WASHINGTON — After 21 days without eating, three protesters who want House Republicans to pass an immigration overhaul bill ended their fast Tuesday by sharing a loaf of bread and a cup of organic apple juice at the steps of the Capitol, but other protesters immediately began fasting in their place.
The three, including labor leader Eliseo Medina, 67, said that they drank only water over the last three weeks and that each lost more than 20 pounds.
Dae Joong Yoon, a Korean American community leader from Los Angeles, was hospitalized briefly Sunday for low levels of sodium but kept fasting until Tuesday.
Christian Avila, a 23-year-old student from Phoenix, joined the fast in part because he wants Congress to change the law so that his parents, who don't have immigration papers, can stay in the United States.
They and other protesters have occupied a white tent on the National Mall, where they received visitors, held strategy meetings, prayed and napped.
A stream of politicians and celebrities came to lend support in recent days, including President Obama and First Lady Michelle Obama, as well as Vice President Joe Biden, House Minority Leader Nancy Pelosi (D-San Francisco) and two California Republicans, Reps. David Valadao of Hanford and Jeff Denham of Turlock.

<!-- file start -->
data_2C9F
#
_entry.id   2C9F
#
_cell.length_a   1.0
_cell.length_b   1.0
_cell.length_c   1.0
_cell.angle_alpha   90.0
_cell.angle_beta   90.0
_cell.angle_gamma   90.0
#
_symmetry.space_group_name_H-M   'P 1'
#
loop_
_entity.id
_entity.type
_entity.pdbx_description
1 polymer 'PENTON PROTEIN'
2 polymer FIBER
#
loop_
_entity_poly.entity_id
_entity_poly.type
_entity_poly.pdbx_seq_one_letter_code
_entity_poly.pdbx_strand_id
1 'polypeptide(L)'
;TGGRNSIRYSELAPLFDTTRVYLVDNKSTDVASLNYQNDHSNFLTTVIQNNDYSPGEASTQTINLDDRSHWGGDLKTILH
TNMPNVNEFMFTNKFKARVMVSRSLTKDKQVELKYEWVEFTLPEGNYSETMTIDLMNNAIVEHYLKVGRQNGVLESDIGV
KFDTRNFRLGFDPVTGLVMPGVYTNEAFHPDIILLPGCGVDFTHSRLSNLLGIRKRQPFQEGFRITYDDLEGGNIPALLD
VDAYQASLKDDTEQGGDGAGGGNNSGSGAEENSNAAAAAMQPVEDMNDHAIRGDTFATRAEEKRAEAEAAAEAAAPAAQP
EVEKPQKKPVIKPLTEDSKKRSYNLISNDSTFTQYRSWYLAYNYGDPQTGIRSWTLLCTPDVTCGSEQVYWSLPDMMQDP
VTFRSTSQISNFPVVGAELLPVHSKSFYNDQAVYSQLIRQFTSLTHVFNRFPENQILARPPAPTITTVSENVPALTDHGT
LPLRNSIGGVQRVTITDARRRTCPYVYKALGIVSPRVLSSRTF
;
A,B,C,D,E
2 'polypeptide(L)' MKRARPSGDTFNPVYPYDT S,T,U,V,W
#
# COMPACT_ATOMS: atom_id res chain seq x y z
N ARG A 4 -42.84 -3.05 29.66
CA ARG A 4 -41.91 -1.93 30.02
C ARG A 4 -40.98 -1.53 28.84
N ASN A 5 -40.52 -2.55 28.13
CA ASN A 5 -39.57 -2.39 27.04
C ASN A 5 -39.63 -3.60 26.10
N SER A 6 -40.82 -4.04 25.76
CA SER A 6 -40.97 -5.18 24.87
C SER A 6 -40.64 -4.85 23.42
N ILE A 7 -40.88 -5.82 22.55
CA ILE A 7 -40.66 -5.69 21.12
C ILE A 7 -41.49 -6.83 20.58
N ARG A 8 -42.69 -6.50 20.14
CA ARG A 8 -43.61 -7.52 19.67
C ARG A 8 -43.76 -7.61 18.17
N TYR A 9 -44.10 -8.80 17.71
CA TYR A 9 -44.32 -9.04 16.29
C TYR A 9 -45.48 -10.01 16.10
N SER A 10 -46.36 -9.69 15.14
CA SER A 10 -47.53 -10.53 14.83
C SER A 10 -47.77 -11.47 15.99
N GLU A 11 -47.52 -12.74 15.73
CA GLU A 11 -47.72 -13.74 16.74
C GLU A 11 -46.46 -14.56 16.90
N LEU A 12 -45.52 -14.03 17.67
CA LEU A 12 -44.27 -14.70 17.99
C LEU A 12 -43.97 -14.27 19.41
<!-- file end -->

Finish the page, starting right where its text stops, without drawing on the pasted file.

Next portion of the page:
The protesters who took up the fast Tuesday include Rep. Joseph P. Kennedy III (D-Mass.), a grandson of the late Sen. Robert F. Kennedy; Bernice King, daughter of the Rev. Martin Luther King Jr.; and several religious leaders.
King said she planned to stop eating and to pray for the House to pass an immigration reform law. "I am a fifth-generation preacher and I call on all preachers and all brothers and sisters to join me in this fast," she said.
Cardinal Theodore McCarrick, the archbishop emeritus of Washington, said he hoped House Republicans would be touched by the protesters' sacrifice. "Today we end one fast and begin another.... We can no longer wait for immigration reform," he said.
The Senate narrowly passed an immigration bill in June that would spend more than $30 billion on border security and create a system to allow millions of people in the country illegally to apply for citizenship eventually. That bill has stalled in the House.
House Speaker John A. Boehner (R-Ohio) has said he will not bring the Senate bill up for a House vote. Instead, House Republicans are drafting a series of narrow bills to change aspects of immigration law.
No House legislation is expected to include a pathway to citizenship for those in the country illegally, and none of the bills is expected to be brought to a vote this year, as the immigration advocates had hoped.Copyright © 2015, Los Angeles Times